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Police impersonators, what are their motives?

Posted in Solving Crime March 17th, 2008 @ 3:31 pm

At some time in our life, a police officer has stopped us for some type of driving infraction. Or you may have encountered a police officer investigating a crime near your place of business or home. However, lately, criminals are getting their jollies impersonating a police officer.

What motivates them to do this? According to Dr. William Fisher, professor of clinical psychology at Duquesne University, impersonating a police officer gives a criminal a feeling of status. It may be temporary but the feeling of power and authority gives a criminal that rush. However, there are many instances of underlining ulterior motives. It may provide the opportunity to rob, rape, beat, or steal.

Police impersonators are more common than most people think. These incidents are not reported unless some type of crime occurs. For example, there have been several incidents throughout Minnesota of police impersonators committing crimes.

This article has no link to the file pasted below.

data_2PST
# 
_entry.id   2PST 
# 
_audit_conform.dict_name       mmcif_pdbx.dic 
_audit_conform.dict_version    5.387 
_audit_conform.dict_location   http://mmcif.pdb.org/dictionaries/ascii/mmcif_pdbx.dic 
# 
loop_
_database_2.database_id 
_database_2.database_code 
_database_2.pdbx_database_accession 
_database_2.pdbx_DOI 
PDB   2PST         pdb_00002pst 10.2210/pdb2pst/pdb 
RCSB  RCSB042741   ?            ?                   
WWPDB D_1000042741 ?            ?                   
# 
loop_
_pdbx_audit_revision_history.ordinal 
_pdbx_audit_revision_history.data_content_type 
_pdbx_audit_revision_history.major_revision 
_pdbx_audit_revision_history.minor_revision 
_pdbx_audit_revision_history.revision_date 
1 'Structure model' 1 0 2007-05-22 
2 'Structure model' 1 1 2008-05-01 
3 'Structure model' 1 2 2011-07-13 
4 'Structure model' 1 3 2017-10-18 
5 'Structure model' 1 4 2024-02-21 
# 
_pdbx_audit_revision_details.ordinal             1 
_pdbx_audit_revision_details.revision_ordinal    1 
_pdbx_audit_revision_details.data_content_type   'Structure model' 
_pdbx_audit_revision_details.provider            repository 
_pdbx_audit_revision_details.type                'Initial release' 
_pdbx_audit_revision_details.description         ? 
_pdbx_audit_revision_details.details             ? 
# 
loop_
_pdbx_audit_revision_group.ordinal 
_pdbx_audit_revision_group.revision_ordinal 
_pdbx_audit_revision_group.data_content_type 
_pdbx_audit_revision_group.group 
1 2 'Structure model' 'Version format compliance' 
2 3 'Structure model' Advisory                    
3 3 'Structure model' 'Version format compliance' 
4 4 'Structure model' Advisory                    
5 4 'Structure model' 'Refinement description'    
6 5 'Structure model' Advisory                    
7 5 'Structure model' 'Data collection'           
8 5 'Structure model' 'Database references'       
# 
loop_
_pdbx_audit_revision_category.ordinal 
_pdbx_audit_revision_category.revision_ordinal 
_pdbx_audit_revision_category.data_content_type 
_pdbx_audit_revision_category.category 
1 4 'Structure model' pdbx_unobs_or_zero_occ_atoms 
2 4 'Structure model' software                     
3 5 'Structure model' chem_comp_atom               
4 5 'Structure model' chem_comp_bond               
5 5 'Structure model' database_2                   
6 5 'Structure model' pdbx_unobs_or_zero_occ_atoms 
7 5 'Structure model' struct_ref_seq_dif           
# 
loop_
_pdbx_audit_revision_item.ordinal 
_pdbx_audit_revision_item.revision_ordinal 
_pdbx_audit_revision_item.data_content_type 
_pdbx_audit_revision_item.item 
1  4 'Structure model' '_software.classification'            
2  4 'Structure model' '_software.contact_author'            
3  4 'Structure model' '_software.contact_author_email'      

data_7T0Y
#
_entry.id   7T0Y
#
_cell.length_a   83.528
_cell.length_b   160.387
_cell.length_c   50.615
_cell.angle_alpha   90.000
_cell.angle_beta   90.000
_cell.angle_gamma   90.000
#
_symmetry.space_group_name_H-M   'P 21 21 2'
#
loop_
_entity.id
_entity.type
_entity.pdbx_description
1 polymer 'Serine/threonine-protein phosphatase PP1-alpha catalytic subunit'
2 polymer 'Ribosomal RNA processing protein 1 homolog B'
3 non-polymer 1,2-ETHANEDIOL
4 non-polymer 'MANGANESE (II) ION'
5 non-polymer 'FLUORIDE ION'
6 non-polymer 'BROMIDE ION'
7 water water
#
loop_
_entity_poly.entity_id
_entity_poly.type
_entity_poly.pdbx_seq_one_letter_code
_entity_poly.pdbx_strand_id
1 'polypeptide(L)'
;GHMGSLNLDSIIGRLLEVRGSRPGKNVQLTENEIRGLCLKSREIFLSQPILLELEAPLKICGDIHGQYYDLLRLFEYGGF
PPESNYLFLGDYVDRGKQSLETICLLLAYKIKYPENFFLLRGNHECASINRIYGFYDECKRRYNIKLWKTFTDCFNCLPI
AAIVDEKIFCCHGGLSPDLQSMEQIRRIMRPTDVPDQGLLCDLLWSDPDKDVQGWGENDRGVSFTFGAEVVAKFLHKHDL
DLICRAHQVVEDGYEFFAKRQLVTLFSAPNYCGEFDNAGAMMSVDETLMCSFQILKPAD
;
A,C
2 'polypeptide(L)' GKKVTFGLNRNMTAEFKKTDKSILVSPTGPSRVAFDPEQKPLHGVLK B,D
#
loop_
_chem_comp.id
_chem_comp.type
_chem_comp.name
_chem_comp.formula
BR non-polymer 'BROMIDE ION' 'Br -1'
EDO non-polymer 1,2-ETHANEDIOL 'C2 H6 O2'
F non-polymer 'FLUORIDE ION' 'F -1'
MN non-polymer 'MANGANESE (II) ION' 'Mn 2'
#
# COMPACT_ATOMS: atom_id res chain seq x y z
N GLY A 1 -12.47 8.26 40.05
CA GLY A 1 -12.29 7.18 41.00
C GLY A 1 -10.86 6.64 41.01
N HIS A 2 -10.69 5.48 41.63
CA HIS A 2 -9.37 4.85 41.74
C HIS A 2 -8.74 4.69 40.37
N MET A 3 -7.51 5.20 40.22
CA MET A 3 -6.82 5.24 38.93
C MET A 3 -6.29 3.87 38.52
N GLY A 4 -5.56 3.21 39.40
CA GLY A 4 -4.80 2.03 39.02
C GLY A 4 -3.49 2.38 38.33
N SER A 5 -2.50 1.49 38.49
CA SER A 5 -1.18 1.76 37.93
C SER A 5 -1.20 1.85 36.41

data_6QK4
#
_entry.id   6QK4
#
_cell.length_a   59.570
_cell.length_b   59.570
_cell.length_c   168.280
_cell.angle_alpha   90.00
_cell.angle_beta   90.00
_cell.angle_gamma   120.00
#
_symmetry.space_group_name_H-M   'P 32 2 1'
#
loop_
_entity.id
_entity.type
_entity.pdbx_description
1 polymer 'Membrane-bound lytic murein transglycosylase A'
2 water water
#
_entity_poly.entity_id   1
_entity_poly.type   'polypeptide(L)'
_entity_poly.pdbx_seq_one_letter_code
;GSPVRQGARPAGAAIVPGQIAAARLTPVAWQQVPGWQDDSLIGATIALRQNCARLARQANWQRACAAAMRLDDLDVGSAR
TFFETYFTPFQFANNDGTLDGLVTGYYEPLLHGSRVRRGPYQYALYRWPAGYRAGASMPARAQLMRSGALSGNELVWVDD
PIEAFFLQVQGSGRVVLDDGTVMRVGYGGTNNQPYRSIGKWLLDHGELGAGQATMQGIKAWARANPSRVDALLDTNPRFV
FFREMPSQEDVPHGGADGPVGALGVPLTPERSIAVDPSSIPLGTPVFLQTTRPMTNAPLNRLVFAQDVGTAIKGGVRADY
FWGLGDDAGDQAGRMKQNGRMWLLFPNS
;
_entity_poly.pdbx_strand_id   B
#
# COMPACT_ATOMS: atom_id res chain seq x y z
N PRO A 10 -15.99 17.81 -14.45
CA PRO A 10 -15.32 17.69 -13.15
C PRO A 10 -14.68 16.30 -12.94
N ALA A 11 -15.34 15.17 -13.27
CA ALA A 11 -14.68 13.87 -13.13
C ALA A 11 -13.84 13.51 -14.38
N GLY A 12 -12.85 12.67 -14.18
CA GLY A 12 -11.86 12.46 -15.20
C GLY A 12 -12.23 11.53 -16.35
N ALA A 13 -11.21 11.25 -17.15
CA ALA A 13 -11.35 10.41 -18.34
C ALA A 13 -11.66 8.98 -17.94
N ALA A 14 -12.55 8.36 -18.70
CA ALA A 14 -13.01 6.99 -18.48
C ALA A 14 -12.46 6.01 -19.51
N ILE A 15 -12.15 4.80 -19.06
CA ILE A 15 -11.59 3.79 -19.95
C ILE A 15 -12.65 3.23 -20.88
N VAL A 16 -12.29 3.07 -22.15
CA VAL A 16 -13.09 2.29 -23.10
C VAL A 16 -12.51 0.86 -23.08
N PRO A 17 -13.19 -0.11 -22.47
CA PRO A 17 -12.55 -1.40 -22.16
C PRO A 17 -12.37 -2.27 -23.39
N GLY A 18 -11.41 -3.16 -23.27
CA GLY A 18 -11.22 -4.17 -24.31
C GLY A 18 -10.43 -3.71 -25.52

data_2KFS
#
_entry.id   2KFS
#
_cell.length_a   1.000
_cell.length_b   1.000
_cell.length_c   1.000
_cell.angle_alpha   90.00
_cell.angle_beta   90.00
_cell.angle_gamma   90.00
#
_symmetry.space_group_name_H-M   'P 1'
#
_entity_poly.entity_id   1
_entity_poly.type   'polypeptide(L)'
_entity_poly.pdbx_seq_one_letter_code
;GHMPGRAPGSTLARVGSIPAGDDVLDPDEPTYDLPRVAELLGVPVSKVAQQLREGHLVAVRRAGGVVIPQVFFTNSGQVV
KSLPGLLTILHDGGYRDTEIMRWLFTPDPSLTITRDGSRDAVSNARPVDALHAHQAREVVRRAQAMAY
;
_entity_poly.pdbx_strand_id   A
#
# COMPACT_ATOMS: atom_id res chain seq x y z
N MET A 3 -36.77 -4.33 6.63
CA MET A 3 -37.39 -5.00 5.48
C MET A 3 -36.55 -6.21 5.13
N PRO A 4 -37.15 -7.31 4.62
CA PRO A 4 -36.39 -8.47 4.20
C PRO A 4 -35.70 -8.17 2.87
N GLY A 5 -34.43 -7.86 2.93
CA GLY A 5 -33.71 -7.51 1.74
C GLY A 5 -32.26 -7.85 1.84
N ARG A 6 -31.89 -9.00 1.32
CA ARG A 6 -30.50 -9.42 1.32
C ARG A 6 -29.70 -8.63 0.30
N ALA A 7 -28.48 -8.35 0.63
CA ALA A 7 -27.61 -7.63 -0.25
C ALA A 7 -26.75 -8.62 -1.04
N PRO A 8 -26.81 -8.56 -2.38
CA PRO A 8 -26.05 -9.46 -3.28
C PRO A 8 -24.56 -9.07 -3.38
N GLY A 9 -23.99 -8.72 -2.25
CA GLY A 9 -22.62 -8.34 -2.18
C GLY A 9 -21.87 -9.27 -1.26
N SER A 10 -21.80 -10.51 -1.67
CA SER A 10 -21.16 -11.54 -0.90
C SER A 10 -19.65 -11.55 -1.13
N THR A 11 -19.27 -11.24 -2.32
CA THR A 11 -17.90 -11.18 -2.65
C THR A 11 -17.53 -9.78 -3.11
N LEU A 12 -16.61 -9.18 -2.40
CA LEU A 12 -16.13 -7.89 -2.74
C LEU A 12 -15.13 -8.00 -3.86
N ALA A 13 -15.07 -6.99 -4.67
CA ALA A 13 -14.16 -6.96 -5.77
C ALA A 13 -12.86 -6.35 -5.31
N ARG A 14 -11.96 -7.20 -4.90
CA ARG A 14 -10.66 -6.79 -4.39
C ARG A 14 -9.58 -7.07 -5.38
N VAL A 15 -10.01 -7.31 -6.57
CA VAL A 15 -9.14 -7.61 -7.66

In a Como neighborhood, two people impersonating police officers entered a home and stole a bicycle, clothing, cassette tapes and cash. In southern Minnesota, police are looking for an impersonator pulling over cars in Fillmore and Dodge counties. This may be the same person seen in Lake City where he tried to lure a 15-year-old girl into his car.

What can you do if you encounter a police impersonator? If you are in your car, slow down and activate your hazard lights. Call 911 immediately to verify the vehicle stopping you is a police car and driven by a police officer. Go to a well-lit area before stopping. Always ask for the officer’s badge and identification if you are not sure. The point is always to be cautious and aware.

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